How we will communicate
Safety is a top priority. Should an emergency arise, we will communicate to parents via:
- District’s website at www.losal.org. Click on “Emergency Plan” link.
- Recorded information on the impacted school’s telephone.
- Recorded information on the District’s telephone at (562) 799-4700.
- Local radio stations.
- School marquee, when possible.
- E-News. You can sign up to receive direct emails from the District. For directions on how to sign up, see bottom of page.
Please keep in mind that power outages or an overload of calls sometimes affect telephone lines.
General Emergency Release Procedures
For the safety of students, schools have specific procedures for releasing students in case of an emergency. We ask everyone’s assistance should the need arise. Staff is prepared to remain with students until all students are picked up. We do ask that you pick up your child as soon as an all clear is established. Every campus has stocked emergency supplies for an extended stay. Should it be necessary to transport students to another location, an information sign will be posted at the site. Parents may also check the District’s website for information.
Schools will never be closed mid-day and students sent home. No matter what the disaster or emergency, we will never send students home mid-day. If, at the end of the student’s regular school day, conditions seem safe, students will be sent home in the regular manner. If conditions do not seem safe, students will be held until a responsible adult can pick them up.
Students will be released to ANY responsible adult if the student answers “yes” to the following three (3) questions:
1. Do you know this person?
2. Do you want to go with this person?
3. Would it be alright with your parent(s) if you went with this person?
If a student answers “yes” to all three questions, the student will be released. The adult taking the student will have to sign the student out, indicating the time and location where they are going. If would be advisable for parents to have plans for alternate adults to pick up their student(s). School personnel will stay with all students until someone comes to pick them up.
A lockdown is used when a serious threat exists to the campus that would require student and personnel to remain in a locked facility for safety. (An example would be an armed intruder on campus.) During a lockdown the following procedures would take place:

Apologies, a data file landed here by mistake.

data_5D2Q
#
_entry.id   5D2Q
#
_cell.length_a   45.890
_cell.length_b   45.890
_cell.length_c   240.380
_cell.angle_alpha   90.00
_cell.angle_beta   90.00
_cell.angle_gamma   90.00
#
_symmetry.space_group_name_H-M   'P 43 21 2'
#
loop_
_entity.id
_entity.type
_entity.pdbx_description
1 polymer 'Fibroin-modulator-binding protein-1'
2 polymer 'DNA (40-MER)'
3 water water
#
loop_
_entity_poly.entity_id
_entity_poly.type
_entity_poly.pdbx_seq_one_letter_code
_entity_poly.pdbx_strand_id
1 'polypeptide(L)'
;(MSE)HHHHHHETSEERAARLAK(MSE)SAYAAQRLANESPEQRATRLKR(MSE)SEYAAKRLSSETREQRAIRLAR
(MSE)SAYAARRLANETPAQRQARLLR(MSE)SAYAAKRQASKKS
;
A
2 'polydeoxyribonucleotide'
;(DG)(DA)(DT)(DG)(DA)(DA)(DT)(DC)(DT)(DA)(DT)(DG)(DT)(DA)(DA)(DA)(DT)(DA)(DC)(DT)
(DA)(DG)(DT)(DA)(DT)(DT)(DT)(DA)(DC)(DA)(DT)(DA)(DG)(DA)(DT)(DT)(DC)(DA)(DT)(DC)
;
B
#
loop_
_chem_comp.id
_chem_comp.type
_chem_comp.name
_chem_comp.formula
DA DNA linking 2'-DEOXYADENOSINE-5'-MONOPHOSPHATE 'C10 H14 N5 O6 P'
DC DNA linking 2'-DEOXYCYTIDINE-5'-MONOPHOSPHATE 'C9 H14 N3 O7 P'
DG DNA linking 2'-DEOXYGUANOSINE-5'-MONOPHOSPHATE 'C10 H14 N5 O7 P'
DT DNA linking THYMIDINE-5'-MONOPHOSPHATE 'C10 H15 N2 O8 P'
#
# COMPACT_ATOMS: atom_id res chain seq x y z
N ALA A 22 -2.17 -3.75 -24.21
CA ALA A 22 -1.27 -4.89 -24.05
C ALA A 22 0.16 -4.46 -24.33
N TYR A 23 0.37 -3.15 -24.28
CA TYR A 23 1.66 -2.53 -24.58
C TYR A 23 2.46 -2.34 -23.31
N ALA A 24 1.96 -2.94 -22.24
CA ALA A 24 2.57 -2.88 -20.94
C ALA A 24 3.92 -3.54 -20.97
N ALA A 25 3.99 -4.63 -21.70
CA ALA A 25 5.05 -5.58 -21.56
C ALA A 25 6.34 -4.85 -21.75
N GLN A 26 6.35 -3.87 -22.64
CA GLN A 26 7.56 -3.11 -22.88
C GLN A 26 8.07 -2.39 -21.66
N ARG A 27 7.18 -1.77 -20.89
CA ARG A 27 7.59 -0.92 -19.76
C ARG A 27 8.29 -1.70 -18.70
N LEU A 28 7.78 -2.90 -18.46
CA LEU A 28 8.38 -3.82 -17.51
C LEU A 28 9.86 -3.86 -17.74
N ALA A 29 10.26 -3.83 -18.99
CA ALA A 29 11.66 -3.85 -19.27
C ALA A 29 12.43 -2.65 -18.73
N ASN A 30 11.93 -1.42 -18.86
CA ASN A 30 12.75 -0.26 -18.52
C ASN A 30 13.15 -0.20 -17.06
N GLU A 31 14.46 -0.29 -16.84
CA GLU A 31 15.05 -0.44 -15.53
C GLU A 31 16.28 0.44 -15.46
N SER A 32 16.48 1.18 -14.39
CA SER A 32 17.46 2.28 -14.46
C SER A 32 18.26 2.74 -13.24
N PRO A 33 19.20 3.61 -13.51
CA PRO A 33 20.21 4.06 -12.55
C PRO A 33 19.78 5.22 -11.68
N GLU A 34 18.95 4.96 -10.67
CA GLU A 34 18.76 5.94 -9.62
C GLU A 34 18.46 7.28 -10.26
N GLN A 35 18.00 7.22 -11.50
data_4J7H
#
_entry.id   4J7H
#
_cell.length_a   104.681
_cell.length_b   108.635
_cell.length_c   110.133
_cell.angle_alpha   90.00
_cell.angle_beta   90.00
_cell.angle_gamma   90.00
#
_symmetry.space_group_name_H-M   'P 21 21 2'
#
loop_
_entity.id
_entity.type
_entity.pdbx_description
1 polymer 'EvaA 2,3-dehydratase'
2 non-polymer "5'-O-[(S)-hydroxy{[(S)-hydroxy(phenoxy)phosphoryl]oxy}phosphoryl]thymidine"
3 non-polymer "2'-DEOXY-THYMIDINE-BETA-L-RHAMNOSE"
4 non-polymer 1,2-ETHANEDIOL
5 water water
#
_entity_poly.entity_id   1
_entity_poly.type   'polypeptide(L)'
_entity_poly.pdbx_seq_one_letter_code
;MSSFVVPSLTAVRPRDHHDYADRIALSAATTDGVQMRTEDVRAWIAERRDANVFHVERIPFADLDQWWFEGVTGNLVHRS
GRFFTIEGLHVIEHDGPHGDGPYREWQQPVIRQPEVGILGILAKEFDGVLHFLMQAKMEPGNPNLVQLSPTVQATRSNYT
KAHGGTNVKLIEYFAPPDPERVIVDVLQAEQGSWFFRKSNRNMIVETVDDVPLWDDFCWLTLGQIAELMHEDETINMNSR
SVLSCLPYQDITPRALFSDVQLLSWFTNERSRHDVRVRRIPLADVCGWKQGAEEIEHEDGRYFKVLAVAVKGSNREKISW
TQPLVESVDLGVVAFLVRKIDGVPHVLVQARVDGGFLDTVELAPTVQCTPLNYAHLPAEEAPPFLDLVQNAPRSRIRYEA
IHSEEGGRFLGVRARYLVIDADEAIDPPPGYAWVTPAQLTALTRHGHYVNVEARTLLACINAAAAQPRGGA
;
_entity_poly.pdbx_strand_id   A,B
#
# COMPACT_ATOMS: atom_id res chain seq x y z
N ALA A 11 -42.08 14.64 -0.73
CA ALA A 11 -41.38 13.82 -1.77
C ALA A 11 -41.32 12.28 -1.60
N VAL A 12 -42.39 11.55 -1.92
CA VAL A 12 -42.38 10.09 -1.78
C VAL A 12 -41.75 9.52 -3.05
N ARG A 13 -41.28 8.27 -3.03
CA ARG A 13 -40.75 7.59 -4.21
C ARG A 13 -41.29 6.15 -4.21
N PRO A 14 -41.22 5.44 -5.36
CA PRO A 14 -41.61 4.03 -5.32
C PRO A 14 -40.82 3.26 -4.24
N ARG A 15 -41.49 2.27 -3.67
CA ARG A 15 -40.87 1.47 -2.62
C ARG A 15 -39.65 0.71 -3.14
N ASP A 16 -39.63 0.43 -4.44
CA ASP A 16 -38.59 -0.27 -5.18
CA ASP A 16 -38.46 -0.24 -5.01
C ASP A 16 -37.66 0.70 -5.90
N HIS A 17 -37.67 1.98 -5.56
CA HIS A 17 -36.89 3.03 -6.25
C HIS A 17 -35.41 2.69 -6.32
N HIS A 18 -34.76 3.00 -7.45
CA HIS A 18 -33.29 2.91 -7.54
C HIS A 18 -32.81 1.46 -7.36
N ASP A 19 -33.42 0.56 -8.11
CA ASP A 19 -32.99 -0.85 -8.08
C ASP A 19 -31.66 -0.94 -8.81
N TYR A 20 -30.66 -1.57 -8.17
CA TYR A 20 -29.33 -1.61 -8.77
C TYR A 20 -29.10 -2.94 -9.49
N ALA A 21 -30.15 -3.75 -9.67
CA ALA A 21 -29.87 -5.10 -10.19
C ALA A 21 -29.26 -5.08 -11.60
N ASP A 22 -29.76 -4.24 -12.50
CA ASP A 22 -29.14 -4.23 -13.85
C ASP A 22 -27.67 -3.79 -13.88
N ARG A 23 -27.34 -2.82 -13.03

- Student would drop, cover, and move away from windows, and remain in a locked classroom.
- Parents are asked not to come to the school to pick up students as both the parents’ and students’ would be endangered. At the conclusion of a lockdown, students will be released according to the General Emergency Release Procedures listed above.
Shelter-in-place is an emergency response procedure to protect students in the event of potential exposure to a dangerous chemical in the atmosphere. Shelter-in-place is a short-term measure (approximately two hours) that allows the contaminant to disperse.
If a dangerous chemical were released in the community and posed a threat to students during the school day, affected schools would be directed—most likely by public health or safety officials—to bring all students and staff members indoors (including those in trailers); to shut down all heating, ventilation, and air conditioning systems; and to close and secure all doors and windows. The neutral atmospheric pressure created by these actions would create a barrier and help keep chemical agents from leaking into the building.
During a shelter-in-place incident, public safety officials will secure the affected school building(s), and no people will be allowed in or out of the building(s) until an all-clear signal is given. While students are protected in the school building, parents will be sheltered in their own homes or places of work. The school District will make every effort to communicate the status of students to parents and the community. All emergency messaging systems will be used.
Shelter-in-place is the safest possible way to separate students and staff members from an outdoor hazardous environment. It is a temporary solution to a temporary problem. Shelter-in-place will be used when needed, not to keep students from parents, but to keep them safe until their parents can safely reach them.
Once the contaminated air has passed, public safety officials would evaluate the situation. At that time, they will either give the school clearance to resume safe and normal operations or request that the school be evacuated for cleanup operations. In the case of an evacuation, students will be safely transported by bus to another location.
Shelter-in-place is a short term measure (minutes or hours, not days) designed to use a facility and its indoor atmosphere to temporarily separate people from a hazardous outdoor environment. The alternative would be to evacuate into a hazardous situation thereby causing harm to all involved. Shelter-in-place is ended as soon as the outdoor air is safe for students (and parents) to breathe.
Watch TV, listen to radio, and check the internet often for official news and instructions as they become available. At the conclusion of a shelter-in-place incident, students will be released according to the General Emergency Release Procedures listed above.